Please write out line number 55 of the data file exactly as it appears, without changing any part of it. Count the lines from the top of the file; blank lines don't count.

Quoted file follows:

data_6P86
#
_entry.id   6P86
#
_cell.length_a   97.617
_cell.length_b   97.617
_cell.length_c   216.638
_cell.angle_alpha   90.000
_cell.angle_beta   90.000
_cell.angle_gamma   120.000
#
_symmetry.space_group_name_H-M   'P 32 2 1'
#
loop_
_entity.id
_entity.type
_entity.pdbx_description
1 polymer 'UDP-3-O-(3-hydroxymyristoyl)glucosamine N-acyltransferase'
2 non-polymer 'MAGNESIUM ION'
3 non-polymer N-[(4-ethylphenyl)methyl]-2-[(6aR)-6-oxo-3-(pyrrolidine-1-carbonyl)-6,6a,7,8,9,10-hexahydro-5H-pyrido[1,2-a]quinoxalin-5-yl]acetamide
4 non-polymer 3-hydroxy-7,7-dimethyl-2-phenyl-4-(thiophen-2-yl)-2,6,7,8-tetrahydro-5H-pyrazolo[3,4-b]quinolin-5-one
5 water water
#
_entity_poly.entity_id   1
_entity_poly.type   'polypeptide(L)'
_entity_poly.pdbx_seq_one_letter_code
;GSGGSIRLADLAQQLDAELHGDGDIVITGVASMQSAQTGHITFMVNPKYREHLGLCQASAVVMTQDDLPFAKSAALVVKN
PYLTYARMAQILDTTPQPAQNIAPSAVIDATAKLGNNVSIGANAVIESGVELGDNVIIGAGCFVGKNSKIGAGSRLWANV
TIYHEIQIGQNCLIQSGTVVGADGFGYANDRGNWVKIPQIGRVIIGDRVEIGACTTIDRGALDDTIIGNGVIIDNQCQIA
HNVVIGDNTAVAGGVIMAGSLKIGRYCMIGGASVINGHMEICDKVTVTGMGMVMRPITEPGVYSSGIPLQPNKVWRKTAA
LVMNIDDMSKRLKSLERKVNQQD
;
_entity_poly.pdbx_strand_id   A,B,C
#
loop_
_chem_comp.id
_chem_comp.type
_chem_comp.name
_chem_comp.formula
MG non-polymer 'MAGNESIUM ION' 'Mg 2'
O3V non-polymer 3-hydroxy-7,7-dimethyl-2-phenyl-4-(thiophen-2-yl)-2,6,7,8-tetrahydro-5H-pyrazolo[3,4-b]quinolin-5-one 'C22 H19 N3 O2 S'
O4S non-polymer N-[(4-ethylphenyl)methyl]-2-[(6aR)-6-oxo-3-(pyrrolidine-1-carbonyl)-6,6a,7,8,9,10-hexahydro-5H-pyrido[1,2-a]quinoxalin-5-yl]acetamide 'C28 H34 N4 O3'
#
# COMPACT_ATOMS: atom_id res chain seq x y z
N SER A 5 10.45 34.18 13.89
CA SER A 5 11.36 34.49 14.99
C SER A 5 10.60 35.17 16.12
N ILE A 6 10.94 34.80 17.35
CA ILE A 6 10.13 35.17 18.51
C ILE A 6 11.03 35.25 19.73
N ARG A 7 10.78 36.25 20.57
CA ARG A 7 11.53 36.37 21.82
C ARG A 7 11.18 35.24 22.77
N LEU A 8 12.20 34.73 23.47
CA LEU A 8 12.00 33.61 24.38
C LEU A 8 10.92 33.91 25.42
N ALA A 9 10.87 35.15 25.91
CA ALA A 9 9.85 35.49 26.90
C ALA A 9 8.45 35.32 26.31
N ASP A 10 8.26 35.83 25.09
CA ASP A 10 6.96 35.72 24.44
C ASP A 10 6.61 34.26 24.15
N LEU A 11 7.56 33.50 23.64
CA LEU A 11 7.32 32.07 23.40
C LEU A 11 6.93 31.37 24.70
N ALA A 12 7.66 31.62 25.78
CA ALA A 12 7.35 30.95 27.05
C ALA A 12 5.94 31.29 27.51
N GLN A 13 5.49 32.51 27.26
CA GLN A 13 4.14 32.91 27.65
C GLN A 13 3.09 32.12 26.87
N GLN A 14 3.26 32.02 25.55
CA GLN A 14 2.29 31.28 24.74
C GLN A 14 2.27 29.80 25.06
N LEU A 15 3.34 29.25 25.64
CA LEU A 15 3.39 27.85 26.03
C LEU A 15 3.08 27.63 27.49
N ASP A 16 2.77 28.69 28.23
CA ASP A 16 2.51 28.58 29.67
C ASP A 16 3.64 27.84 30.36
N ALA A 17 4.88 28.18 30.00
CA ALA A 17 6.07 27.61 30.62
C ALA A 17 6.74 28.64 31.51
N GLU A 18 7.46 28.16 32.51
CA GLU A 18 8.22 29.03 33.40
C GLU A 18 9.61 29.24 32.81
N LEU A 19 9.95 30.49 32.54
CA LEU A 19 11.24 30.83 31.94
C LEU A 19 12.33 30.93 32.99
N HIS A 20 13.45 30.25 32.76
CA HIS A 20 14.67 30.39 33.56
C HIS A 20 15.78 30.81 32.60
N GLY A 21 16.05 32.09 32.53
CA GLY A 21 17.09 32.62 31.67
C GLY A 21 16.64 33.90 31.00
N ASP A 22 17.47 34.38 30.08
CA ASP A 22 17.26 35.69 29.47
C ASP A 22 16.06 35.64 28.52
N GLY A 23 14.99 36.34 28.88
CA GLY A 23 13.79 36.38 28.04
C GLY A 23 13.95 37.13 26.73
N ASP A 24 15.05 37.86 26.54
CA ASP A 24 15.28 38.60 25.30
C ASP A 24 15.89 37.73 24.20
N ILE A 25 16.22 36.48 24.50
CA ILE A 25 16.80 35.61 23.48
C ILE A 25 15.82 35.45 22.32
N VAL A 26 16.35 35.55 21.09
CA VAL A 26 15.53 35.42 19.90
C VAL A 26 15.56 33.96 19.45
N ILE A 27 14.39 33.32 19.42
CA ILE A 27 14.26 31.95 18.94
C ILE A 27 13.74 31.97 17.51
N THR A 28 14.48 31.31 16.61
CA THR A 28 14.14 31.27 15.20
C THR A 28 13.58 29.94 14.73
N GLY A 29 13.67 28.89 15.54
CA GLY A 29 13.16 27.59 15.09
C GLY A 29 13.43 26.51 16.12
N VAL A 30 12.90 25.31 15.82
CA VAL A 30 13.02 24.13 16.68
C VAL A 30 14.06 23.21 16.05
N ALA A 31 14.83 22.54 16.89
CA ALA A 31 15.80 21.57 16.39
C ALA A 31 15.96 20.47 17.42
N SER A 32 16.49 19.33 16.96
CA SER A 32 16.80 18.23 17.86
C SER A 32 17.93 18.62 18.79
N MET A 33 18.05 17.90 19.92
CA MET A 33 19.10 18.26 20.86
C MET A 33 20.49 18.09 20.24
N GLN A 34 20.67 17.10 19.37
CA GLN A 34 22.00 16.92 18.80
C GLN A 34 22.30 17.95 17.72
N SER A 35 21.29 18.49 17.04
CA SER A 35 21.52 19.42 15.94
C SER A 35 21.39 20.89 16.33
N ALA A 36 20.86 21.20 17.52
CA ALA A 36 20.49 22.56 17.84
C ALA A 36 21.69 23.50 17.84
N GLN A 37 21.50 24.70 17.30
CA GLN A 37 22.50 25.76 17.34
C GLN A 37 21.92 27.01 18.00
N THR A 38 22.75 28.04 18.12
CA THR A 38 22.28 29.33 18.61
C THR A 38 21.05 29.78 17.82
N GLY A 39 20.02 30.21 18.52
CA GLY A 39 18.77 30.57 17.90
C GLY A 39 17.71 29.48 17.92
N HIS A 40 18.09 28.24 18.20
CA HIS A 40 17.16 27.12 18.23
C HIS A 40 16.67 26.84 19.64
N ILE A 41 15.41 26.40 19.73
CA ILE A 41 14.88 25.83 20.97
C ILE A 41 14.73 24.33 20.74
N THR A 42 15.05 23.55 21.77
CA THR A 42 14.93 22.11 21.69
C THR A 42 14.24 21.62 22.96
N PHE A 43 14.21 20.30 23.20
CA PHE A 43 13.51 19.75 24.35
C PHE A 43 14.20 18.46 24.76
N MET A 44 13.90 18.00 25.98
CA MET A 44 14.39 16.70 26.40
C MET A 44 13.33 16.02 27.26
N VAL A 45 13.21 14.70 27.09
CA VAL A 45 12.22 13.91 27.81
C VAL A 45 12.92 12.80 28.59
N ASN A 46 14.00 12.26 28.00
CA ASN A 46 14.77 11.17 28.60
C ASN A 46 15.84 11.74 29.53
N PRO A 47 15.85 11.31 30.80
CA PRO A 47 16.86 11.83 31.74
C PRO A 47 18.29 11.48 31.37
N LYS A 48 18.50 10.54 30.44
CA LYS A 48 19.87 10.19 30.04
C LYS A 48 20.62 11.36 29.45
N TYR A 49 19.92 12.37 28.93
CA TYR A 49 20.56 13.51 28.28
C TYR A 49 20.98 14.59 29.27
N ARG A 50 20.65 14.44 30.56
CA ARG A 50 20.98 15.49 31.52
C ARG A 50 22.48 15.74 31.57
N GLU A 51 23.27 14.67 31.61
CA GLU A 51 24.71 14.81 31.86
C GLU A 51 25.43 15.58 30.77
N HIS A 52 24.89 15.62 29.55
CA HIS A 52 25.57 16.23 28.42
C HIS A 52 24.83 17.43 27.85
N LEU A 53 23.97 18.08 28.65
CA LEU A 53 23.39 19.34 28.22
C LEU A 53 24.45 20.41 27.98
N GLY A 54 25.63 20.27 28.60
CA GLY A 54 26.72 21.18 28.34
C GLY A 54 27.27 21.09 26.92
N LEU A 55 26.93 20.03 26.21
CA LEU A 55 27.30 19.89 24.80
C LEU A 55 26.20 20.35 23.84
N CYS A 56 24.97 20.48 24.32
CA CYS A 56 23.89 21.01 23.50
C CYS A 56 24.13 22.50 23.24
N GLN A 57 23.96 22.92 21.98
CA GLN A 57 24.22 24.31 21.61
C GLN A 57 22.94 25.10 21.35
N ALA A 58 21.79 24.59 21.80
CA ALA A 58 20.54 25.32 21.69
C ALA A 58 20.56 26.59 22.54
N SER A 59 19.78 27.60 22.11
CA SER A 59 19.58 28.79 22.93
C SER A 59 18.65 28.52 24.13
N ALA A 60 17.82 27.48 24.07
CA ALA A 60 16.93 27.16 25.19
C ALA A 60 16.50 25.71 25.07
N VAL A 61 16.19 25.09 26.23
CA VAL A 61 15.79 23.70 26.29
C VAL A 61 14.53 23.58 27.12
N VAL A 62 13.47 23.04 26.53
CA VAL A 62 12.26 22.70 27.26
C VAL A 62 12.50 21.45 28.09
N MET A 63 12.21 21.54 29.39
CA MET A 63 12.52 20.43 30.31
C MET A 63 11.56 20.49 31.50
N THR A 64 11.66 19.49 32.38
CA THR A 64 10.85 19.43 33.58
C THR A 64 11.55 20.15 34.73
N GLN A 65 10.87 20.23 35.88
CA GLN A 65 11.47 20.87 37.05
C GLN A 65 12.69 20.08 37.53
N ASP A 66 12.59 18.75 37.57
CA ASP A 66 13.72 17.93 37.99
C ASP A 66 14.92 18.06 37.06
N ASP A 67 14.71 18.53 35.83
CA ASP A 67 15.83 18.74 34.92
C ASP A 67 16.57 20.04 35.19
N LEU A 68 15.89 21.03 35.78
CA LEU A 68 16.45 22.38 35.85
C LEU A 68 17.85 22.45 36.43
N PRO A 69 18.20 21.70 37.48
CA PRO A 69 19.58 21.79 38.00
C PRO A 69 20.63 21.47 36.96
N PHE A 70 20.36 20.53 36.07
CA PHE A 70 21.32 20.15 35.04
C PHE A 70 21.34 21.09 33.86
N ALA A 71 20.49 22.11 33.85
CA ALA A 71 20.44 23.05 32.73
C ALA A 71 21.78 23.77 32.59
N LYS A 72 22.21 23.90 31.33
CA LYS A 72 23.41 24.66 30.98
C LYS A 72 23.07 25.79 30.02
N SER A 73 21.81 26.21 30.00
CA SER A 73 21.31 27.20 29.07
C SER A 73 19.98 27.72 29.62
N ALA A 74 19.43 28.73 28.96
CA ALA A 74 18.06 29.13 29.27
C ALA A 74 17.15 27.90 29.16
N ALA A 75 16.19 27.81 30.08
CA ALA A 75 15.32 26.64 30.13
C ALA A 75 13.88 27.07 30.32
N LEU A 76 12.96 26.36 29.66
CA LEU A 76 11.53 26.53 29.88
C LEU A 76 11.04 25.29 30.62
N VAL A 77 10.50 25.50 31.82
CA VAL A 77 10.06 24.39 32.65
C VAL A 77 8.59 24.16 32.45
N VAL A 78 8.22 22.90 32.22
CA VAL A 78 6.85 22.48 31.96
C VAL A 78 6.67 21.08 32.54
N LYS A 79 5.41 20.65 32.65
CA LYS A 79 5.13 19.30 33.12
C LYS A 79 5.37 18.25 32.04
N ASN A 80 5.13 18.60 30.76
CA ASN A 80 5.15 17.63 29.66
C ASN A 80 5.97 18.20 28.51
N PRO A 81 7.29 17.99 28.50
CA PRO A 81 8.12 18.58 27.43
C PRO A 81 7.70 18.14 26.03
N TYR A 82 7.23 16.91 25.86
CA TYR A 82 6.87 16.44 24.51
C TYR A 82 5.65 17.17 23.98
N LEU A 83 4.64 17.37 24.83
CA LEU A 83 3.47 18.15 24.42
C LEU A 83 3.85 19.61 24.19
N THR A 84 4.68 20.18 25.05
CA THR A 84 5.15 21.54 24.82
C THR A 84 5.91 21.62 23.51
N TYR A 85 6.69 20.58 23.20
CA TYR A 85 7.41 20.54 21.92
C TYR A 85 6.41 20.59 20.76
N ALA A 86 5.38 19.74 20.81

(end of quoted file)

CA LEU A 8 12.00 33.61 24.38